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Cassettes & Freewheels

Repair & Tech Info - Bikeman Tech Info

First off, the difference between cassettes and freewheels.

Hub and Freewheel
The Freewheel - a group of gears that has a ratcheting mechanism built in.  A freewheel threads onto the rear hub.  The only bikes you see using a freewheel now are old bikes or cheap new bikes usually using 7 or 8 gears in back.  Shop for freewheels here.

Freehub and Cassette

The Cassette - a group of cogs.  Cassettes mount onto a splined freehub body, the freehub body has a ratcheting mechanism built into it.  Bicycles mainly use cassettes nowadays.  In the picture to the right, the black part on the hub is the 'freehub body'.  The freehub body is typically replaceable or rebuildable if the ratcheting mechanism fails. Shop for cassettes here.

The differences between Shimano compatible 7,8,9, and 10 speed cassettes.

More Gears, Same SpaceImageThe following refers to Shimano compatible cassettes, not Campagnolo.  A 7 and 8 speed cassette have the same amount of space between each cog.  An 8 speed cassette is slightly wider than a 7 speed cassette because of that added gear.  When 8 speed came out they had to make the freehub wider in order to fit that extra cog.  The old time mountain bikers may remember when they wanted to upgrade their 7 speed drivetrain to 8 speed they would have to purchase a new rear wheel to fit the wider cassette on.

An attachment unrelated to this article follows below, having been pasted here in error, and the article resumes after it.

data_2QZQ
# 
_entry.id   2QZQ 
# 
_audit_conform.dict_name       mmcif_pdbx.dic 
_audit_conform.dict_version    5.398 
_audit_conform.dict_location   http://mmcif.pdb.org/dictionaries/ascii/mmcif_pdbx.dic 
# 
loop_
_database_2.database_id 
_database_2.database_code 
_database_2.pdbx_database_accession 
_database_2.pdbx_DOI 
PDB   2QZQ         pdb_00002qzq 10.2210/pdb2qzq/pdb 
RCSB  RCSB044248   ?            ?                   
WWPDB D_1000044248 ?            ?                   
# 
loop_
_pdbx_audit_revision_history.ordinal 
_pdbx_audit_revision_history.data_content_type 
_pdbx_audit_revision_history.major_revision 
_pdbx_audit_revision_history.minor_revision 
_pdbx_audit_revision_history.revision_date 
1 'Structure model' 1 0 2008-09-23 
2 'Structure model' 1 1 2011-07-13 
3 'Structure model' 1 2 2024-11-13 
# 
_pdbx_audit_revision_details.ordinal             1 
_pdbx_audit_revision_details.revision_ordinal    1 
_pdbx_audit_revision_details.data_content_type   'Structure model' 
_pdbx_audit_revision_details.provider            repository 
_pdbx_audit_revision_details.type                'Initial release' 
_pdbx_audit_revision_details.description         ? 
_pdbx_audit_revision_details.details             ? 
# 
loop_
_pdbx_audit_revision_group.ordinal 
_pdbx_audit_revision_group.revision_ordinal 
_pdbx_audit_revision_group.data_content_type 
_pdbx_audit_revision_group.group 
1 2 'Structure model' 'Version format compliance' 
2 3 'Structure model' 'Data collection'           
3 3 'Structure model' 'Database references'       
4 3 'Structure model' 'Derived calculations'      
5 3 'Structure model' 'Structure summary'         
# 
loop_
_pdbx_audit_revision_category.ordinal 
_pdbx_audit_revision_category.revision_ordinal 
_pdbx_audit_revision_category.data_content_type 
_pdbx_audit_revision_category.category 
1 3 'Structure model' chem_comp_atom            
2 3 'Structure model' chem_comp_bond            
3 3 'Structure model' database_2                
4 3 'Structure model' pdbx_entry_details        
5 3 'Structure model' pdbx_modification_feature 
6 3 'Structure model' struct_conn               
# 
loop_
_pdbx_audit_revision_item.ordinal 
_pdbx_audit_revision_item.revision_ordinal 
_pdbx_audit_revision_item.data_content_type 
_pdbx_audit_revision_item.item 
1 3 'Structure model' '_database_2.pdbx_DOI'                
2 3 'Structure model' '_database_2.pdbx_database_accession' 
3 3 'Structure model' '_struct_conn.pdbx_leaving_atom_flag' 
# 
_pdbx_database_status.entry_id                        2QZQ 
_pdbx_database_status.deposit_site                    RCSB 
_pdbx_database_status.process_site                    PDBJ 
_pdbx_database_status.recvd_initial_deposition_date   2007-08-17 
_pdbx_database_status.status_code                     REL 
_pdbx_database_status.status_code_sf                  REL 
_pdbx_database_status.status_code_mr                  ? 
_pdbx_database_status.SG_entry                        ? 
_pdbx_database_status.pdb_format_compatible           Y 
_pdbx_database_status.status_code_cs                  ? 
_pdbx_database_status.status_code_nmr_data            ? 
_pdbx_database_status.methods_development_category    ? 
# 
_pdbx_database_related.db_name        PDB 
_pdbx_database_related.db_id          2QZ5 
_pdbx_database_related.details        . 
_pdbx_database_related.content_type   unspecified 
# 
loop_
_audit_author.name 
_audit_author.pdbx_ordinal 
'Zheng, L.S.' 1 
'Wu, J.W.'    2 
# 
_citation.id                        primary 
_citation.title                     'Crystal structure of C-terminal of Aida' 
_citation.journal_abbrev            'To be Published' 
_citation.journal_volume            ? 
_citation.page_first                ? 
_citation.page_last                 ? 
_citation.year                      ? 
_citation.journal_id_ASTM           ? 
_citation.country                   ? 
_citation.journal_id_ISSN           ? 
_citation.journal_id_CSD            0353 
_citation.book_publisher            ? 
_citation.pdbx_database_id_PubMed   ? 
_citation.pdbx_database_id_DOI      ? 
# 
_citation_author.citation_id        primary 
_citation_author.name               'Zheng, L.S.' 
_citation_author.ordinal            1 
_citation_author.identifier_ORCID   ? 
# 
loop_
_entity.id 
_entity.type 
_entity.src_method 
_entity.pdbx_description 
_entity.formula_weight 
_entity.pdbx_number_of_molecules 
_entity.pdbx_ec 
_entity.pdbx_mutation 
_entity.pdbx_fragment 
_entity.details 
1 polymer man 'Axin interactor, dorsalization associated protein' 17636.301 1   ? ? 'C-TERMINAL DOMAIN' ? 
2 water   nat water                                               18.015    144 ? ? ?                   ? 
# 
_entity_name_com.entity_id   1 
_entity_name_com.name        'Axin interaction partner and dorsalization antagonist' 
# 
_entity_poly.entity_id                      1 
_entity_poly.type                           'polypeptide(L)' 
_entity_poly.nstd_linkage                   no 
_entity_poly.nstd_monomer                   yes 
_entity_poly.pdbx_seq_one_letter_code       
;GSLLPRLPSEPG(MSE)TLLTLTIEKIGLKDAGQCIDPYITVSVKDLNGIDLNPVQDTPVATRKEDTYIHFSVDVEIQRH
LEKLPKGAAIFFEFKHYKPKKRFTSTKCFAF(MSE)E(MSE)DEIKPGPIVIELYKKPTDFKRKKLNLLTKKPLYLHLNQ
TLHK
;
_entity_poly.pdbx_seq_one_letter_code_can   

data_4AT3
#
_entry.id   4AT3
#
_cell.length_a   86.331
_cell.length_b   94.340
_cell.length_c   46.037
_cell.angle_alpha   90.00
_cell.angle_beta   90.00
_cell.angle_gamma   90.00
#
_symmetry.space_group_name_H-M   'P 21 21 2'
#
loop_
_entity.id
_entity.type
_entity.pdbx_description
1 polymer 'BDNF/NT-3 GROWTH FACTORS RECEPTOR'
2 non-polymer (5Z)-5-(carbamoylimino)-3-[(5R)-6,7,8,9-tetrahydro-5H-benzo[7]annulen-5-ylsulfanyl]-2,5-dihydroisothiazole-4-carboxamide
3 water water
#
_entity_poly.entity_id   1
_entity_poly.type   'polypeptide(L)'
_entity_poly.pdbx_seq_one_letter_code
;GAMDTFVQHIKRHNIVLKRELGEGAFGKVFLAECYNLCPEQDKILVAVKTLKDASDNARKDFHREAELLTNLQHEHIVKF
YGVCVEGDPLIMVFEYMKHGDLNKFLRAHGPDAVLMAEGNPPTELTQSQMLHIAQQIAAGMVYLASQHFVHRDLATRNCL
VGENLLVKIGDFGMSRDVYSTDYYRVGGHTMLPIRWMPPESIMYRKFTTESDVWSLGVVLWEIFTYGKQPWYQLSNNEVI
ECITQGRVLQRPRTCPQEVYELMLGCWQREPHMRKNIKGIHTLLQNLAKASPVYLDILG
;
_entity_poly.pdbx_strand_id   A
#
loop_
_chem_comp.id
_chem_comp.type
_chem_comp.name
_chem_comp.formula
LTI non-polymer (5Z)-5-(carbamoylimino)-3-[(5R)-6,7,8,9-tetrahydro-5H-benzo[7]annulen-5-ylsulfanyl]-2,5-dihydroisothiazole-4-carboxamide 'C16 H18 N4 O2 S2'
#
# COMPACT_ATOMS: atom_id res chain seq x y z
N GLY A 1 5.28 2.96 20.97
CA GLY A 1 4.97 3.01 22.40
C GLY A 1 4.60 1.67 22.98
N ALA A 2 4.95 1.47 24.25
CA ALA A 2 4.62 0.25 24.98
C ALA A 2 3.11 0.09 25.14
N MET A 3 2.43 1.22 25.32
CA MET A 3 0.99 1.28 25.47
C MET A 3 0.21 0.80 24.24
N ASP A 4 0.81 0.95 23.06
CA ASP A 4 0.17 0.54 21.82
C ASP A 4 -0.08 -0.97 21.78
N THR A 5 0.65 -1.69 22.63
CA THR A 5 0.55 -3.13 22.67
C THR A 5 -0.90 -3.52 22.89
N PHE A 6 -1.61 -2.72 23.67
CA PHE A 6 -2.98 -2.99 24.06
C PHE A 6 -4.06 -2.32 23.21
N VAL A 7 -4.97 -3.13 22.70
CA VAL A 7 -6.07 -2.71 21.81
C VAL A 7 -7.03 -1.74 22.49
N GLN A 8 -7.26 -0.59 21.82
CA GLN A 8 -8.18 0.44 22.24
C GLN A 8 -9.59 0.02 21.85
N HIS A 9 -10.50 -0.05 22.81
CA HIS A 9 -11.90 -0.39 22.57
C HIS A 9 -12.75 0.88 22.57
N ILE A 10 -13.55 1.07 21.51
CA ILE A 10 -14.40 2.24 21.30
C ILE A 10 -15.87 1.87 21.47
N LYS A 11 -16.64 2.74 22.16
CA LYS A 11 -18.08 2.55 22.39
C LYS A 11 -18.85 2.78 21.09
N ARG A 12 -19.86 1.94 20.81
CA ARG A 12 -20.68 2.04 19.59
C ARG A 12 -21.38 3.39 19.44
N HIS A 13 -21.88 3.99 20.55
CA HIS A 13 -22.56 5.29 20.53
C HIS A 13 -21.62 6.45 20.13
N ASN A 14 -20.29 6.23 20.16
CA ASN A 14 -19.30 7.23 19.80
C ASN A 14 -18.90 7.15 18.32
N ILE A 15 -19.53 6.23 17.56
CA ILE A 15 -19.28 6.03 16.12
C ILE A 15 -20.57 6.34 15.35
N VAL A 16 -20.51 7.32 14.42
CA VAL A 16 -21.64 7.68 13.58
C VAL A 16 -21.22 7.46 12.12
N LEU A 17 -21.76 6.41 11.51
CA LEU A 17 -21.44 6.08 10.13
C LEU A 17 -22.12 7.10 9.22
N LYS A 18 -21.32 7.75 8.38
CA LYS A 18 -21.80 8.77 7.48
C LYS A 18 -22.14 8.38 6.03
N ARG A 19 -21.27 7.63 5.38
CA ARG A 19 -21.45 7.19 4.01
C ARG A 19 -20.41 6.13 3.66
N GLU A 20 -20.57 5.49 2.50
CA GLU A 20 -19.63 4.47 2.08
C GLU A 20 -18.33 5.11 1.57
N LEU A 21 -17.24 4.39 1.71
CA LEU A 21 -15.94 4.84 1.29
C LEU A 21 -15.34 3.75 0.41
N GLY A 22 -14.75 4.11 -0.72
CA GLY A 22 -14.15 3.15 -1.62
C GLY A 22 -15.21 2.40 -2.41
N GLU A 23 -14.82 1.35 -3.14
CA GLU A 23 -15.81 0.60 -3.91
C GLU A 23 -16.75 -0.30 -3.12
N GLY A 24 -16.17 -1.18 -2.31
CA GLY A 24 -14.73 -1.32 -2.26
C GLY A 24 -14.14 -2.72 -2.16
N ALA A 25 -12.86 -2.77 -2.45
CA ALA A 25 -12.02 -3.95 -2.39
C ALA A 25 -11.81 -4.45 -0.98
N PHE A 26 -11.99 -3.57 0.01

9 speed cassettes added a cog to the 8 speed cassette while maintaining the same overall width.  The gap was reduced between the gears which required a narrower chain.  The same thing happened with 10 speed.  It still uses the same overall width of an 8 speed cassette - in fact 10 is ever so slightly narrower.

The important thing to note is that if you have an old road bike with 8 gears on back, you can go to 9 or 10 speed without having to change the rear wheel - the other way around works, too.

Simply put - 8, 9, 10 speed cassettes all fit on the same hub.  A seven speed cassette will fit on an 8 speed freehub with the use of a spacer.  (One notable exception is the Dura Ace FH-7801 hub with an alloy freehub which will only accept 10 speed Shimano cassettes - the newer Dura Ace hubs can run 8/9/10).

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